Allergies

Find the latest stories, news, and expert advice about allergies, including medical research on symptoms, treatment, and prevention.

Bridging the Gap: Living With Chronic Hives

Marisa Zeppieri shares how she's tracked her triggers and adapted her life to thrive while living with chronic idiopathic urticaria.

Latest

Even Your Doctor Might Not Understand Chronic Hives

Despite comprehensive testing, doctors are unable to determine the cause of chronic hives 80 to 90 percent of the time. The good news is chronic hives is less difficult to manage now compared to 20 years ago. The key is knowing your trigger points.

By James Thompson, M.D.

Food Allergy Safety Tips for Dining Out

For people with food allergies, restaurant dining often means using a number of strategies to avoid a life-threatening allergic reaction called anaphylaxis.

By Diane Domina

Diagnosing and Treating CIU

Some chronic hives patients go through years of hopping from one doctor to another, searching for the cause of their recurring welts, itching, and/or swelling.

By James Thompson, M.D.

Is Your Chronic Hives a Mystery?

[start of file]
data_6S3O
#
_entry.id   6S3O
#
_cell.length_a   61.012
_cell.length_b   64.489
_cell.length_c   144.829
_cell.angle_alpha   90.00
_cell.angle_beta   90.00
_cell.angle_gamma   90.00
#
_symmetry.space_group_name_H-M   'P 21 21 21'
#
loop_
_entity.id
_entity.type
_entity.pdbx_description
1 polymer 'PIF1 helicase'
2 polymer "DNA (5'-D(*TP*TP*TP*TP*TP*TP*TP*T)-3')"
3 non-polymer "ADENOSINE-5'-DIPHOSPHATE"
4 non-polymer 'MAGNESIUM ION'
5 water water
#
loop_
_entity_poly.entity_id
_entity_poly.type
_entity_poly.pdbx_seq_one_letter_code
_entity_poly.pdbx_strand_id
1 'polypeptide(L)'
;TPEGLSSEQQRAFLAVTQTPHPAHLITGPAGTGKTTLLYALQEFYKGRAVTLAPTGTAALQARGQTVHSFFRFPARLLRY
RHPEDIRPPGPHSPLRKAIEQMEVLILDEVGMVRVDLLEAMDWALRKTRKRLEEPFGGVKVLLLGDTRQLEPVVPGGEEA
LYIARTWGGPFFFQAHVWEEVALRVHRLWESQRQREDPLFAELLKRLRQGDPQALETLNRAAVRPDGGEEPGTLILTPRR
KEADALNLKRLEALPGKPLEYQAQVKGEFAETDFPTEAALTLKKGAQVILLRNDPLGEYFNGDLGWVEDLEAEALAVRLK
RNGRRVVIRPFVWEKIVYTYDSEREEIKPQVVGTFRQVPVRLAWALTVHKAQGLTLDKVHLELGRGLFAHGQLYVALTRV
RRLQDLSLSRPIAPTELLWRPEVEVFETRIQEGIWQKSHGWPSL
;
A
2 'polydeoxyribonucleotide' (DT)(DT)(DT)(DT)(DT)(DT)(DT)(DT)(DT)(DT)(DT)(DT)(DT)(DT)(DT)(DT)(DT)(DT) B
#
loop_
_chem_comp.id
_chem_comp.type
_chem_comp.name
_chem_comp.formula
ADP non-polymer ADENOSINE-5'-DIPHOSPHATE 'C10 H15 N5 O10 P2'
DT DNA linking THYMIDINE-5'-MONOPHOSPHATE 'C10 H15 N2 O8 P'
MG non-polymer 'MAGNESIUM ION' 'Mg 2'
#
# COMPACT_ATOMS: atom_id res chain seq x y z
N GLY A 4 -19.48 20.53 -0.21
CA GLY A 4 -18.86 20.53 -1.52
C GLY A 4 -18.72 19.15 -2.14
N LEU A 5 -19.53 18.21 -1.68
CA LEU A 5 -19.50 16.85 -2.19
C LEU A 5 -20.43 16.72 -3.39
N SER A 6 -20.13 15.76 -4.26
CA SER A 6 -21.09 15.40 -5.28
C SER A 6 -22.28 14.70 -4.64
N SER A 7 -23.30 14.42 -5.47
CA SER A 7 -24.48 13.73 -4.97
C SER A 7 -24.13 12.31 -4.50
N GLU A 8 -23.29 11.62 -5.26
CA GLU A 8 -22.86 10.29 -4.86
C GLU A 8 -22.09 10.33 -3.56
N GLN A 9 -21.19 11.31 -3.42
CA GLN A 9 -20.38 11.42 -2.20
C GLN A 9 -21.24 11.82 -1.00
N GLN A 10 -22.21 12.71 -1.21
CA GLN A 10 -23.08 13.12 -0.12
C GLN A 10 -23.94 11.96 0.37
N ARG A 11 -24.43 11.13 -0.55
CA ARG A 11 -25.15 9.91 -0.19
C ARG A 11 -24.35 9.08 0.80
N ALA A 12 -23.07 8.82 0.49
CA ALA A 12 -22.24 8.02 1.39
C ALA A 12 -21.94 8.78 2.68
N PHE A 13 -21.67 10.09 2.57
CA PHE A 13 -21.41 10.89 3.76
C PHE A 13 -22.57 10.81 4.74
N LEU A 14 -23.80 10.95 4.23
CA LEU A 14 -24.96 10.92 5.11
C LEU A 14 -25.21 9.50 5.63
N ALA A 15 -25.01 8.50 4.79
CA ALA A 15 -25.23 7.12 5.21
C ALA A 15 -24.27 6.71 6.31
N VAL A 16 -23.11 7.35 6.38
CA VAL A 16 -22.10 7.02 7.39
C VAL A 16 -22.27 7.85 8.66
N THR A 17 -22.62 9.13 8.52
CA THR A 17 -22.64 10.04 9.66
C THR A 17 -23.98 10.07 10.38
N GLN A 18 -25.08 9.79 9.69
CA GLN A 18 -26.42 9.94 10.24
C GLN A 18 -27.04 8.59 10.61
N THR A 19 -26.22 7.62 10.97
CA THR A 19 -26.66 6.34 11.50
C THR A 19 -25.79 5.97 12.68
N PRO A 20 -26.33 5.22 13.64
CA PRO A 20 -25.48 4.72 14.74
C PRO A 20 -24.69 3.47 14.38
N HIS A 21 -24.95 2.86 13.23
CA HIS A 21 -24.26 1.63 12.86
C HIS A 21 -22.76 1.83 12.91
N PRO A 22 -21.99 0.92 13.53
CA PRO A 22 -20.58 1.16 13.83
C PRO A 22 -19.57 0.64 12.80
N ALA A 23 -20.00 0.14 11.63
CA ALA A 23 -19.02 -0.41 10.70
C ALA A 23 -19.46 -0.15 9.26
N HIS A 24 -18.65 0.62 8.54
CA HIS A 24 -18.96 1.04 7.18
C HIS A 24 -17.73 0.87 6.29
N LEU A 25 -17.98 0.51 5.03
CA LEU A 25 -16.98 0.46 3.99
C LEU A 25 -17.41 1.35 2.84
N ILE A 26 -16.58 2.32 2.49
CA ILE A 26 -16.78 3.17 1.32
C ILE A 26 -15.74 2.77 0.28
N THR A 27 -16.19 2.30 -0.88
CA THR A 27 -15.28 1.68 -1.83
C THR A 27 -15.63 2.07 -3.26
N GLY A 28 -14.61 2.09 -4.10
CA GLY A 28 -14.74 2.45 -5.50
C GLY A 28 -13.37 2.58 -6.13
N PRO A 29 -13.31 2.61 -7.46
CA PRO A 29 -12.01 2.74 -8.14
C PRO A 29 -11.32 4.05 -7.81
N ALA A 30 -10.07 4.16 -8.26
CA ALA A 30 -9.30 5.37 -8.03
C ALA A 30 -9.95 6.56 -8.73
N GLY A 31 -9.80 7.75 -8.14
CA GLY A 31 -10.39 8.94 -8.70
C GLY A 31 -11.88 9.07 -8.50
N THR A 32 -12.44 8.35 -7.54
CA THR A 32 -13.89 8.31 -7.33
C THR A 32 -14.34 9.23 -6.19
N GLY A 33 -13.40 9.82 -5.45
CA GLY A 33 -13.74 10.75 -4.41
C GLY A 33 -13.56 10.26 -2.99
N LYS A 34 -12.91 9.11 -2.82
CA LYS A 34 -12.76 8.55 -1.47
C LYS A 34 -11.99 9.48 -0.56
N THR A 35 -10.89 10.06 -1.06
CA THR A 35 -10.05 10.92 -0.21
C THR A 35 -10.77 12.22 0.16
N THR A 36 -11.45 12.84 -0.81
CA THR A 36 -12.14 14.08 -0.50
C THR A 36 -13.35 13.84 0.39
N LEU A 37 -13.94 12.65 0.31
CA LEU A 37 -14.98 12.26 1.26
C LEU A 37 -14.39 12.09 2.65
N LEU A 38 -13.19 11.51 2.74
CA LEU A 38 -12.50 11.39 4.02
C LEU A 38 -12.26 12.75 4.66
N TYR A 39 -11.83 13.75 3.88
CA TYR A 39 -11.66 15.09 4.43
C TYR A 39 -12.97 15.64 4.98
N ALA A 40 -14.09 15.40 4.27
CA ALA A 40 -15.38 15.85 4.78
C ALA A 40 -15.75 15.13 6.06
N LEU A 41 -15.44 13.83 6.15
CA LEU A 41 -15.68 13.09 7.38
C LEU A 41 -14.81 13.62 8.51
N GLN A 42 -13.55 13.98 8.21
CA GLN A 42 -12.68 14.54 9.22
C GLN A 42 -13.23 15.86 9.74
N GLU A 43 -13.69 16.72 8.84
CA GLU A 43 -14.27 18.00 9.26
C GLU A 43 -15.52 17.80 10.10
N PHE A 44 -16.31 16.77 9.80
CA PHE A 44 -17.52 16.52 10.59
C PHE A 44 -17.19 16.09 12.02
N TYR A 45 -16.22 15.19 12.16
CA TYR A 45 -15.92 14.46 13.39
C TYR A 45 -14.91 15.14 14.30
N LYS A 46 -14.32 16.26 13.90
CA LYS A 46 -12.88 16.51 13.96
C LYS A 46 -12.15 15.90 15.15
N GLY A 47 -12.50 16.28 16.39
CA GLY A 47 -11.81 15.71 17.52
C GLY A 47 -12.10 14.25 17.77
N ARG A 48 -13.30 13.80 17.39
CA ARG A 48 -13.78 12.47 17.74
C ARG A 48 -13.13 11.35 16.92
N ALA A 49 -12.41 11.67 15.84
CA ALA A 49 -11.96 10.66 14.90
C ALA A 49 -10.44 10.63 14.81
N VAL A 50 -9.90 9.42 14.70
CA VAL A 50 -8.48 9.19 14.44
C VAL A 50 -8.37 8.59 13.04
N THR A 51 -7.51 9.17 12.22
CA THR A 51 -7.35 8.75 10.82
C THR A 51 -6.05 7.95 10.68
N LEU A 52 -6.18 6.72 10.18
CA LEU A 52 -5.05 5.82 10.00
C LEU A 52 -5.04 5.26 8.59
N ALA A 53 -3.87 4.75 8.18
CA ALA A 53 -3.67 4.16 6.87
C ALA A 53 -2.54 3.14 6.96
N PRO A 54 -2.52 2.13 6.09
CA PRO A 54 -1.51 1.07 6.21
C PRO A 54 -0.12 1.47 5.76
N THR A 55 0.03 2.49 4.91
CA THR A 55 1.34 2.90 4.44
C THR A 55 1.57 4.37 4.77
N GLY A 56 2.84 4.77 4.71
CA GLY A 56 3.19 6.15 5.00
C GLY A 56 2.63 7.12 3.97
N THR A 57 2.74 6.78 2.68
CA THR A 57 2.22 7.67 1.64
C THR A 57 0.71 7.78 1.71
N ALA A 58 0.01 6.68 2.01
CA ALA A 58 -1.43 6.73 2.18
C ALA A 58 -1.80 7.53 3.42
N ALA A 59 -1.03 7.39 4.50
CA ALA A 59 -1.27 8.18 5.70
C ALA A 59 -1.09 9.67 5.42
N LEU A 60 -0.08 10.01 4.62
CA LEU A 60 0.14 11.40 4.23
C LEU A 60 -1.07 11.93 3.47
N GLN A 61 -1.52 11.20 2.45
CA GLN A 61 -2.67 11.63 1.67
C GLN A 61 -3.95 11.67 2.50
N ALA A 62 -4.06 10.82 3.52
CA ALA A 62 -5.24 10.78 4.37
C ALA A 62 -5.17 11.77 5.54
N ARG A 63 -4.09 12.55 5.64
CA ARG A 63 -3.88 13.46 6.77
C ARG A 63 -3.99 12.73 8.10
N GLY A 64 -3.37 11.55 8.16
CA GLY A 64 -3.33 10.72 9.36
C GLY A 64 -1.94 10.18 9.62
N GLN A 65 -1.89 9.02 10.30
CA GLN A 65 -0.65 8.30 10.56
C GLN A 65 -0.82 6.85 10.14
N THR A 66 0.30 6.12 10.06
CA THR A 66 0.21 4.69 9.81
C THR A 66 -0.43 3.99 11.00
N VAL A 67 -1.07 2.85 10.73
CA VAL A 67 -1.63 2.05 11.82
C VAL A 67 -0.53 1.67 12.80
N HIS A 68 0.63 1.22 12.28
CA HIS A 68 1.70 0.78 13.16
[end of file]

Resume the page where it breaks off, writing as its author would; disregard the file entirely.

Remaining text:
While some people with chronic hives will never know why they're affected, seeing an allergist is the best way to find a treatment.

By Paula J. Busse, M.D.

Chronic Hives and Diet: What the Research Says

Can certain foods trigger a chronic hive flare-up? Can a low-histamine diet relieve symptoms? Studies render different results. Here's a succinct summary of the research.

By Rachel Zohn

Allergies and Appendicitis: A Surprising Link

Kids with allergies have a lower risk for complicated appendicitis, which sometimes requires multiple surgeries and longer hospital stays, according to a study.

By Diane Domina

Meat Allergy Caused by Tick Bite Is the Most Common Cause of Anaphylaxis

An allergic reaction to alpha-gal, a complex sugar found in red meat, caused by a Lone Star tick bite is now the most common known cause of anaphylaxis.

By Diane Domina

Penicillin Allergy Testing May Reduce ‘Superbug’ Risk, Study Says

People who are allergic to penicillin are often prescribed much stronger antibiotics, increasing antibiotic resistance and their risk for serious drug-resistant infections, but fewer than 1 percent of people believed to be allergic to penicillin are tested.

By Diane Domina

Red Meat Allergy Linked to Heart Disease

Research suggests that such red meat allergies, sometimes caused by a tick bite, increase plaque buildup in arteries and can increase the risk for heart disease.

By Diane Domina

A New, Safer Test for Peanut Allergies?

Researchers at King’s College London in England have developed a new blood test to diagnose peanut allergies that may be safer, more accurate, and less expensive than existing tests.

By Diane Domina